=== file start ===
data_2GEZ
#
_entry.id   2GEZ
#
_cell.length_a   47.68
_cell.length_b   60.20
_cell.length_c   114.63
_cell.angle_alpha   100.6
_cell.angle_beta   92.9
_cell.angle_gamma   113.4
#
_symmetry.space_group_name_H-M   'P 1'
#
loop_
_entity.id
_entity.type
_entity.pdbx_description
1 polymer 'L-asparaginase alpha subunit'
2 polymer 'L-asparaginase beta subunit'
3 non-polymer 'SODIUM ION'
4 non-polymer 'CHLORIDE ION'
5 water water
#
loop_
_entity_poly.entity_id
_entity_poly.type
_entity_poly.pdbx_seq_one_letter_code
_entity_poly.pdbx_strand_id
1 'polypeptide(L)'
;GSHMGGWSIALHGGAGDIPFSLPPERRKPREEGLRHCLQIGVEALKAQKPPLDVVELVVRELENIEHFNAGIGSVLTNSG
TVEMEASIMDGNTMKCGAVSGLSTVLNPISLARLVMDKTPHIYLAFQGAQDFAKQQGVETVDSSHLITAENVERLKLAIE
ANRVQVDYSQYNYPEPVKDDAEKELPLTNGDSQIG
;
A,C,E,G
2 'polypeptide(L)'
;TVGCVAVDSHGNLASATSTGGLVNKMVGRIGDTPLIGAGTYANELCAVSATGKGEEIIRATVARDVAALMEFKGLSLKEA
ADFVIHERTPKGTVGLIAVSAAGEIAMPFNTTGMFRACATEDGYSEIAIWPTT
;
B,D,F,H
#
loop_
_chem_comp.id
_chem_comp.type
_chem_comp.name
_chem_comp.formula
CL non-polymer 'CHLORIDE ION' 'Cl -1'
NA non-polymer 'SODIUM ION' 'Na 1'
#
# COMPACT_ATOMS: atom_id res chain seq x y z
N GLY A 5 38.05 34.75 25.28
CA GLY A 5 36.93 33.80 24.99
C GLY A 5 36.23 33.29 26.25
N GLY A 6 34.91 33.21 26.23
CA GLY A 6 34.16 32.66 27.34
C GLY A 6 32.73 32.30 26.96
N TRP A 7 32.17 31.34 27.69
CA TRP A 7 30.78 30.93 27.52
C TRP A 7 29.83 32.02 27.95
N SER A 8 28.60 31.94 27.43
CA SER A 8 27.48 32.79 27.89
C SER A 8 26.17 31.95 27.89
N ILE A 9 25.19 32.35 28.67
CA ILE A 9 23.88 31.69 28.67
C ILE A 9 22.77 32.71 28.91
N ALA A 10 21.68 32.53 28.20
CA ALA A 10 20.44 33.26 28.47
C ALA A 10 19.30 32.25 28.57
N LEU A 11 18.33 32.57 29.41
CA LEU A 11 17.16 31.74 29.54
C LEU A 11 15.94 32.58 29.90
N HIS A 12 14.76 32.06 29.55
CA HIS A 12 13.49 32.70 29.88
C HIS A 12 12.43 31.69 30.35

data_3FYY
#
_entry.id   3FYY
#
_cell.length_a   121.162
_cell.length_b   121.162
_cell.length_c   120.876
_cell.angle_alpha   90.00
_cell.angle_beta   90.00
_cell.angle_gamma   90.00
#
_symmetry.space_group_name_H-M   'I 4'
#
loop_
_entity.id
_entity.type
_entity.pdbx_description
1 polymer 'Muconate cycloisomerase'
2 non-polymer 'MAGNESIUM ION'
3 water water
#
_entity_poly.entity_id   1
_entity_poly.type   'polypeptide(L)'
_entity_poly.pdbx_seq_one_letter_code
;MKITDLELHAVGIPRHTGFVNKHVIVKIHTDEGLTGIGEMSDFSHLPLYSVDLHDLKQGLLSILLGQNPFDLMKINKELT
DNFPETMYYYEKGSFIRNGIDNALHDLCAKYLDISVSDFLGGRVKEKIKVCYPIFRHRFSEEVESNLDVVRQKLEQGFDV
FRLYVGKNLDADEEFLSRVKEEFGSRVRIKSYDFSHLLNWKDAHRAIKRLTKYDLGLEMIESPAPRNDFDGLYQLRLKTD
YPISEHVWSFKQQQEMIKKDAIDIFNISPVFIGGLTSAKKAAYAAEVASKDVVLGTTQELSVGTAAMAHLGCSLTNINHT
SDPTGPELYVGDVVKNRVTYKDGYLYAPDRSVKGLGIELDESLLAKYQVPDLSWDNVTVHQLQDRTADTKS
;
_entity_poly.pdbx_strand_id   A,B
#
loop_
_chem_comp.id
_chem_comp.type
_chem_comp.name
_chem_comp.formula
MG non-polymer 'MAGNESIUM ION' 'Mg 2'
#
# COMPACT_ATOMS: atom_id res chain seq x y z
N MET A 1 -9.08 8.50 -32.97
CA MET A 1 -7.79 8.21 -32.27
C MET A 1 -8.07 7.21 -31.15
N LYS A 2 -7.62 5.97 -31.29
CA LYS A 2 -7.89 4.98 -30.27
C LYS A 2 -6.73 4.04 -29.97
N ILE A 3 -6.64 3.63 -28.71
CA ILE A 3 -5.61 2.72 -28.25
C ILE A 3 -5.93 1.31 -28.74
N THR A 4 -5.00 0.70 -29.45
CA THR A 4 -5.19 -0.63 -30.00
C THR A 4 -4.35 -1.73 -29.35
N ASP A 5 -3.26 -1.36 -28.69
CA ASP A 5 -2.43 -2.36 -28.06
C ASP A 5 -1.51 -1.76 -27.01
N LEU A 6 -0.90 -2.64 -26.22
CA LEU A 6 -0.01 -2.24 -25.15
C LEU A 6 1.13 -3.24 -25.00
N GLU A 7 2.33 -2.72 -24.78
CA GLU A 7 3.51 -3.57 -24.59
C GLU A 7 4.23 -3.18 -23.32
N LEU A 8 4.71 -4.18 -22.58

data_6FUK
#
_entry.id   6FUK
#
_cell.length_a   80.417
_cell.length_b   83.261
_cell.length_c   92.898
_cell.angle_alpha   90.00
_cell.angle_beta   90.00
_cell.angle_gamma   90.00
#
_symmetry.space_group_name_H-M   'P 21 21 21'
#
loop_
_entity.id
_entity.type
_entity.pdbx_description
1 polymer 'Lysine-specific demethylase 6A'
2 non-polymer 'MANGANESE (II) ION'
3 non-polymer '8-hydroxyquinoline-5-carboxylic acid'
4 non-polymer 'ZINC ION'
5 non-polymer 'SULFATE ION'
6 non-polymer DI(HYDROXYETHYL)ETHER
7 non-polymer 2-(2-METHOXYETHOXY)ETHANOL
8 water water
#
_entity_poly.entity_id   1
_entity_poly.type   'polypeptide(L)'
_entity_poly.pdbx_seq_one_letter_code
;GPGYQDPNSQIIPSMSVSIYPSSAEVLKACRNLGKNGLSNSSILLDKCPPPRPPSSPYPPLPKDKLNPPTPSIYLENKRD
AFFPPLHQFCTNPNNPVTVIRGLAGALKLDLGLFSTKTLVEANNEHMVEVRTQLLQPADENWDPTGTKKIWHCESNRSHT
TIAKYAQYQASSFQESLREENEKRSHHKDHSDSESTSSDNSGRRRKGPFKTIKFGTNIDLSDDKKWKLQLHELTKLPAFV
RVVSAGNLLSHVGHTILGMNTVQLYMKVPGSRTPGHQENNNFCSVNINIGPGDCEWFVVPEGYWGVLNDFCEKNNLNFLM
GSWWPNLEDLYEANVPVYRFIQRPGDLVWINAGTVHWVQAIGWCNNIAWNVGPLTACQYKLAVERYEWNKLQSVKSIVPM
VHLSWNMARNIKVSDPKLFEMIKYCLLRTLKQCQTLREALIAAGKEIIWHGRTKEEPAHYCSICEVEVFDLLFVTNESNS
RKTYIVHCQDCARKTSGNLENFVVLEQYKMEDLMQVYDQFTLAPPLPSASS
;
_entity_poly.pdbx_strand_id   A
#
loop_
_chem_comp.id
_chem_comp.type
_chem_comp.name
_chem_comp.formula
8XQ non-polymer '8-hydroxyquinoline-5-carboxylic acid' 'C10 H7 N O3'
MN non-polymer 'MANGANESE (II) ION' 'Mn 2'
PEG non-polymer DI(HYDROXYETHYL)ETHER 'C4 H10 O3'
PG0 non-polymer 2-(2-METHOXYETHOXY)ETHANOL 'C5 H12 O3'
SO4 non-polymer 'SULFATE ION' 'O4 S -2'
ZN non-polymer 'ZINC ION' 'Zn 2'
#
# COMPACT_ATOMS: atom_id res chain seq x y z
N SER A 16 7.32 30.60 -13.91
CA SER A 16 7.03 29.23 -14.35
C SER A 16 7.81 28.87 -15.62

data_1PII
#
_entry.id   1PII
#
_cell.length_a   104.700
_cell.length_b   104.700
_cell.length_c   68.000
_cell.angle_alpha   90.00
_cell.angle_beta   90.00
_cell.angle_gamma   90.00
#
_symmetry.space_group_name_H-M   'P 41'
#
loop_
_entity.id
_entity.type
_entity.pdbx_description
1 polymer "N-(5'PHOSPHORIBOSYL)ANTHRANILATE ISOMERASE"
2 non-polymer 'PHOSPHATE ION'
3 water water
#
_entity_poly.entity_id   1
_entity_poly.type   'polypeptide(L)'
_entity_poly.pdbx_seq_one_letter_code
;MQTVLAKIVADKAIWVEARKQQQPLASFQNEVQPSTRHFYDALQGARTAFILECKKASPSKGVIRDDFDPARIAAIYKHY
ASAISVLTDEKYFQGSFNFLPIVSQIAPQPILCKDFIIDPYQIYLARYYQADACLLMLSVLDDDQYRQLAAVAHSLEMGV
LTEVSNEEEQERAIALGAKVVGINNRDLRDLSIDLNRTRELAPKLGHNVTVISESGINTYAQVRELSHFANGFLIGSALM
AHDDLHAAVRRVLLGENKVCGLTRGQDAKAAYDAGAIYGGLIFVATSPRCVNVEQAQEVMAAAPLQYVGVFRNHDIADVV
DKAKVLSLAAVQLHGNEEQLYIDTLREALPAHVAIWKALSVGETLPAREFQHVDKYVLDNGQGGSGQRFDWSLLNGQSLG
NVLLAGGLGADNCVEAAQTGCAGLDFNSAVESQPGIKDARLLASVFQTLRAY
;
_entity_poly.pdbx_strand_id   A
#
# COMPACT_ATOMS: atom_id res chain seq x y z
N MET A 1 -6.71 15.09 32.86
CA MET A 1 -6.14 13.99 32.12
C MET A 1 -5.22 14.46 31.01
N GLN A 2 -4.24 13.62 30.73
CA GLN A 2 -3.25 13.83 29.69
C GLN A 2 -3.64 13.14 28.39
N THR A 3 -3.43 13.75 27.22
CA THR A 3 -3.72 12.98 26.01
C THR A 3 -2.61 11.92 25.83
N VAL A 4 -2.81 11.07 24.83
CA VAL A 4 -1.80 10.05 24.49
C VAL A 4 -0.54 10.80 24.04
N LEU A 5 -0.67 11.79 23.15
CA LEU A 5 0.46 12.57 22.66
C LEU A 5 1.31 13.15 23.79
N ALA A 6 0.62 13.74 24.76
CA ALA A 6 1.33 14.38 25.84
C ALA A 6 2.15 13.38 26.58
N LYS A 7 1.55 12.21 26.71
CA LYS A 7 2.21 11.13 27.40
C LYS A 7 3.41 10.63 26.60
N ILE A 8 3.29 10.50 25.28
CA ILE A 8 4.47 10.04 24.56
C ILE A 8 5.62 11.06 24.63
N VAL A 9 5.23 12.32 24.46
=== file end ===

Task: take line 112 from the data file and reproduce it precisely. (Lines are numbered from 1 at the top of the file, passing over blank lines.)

#